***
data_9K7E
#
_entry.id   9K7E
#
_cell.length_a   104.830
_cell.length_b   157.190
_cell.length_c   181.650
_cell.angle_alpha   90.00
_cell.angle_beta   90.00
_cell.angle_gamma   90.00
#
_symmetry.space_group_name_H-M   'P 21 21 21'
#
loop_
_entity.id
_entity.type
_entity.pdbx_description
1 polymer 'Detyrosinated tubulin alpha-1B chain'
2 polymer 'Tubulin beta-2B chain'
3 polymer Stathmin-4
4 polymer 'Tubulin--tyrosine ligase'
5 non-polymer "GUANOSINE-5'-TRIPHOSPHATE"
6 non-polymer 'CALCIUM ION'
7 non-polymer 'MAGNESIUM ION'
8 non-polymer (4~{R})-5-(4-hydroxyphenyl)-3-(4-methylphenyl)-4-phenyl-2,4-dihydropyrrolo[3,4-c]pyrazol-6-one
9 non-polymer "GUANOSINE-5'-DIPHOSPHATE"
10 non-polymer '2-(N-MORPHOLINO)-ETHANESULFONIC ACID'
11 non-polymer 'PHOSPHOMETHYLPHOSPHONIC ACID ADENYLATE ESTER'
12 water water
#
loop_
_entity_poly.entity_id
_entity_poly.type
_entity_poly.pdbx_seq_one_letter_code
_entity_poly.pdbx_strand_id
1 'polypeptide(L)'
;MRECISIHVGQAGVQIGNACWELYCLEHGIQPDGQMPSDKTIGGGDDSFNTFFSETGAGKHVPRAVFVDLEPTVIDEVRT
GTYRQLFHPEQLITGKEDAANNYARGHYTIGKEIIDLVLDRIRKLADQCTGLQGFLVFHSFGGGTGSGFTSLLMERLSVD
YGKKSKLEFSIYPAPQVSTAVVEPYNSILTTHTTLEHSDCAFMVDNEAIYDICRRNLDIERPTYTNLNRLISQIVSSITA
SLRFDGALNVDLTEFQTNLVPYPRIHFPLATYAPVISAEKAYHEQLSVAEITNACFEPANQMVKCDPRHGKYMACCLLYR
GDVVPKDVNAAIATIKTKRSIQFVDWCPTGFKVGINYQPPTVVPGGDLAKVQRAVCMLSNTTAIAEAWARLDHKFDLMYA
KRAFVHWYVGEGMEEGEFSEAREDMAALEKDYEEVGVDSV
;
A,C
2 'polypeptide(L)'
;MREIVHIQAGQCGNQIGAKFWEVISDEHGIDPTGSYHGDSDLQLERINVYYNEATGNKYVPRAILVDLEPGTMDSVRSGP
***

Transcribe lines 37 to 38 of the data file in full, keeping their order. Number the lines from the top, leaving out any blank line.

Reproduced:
;MRECISIHVGQAGVQIGNACWELYCLEHGIQPDGQMPSDKTIGGGDDSFNTFFSETGAGKHVPRAVFVDLEPTVIDEVRT
GTYRQLFHPEQLITGKEDAANNYARGHYTIGKEIIDLVLDRIRKLADQCTGLQGFLVFHSFGGGTGSGFTSLLMERLSVD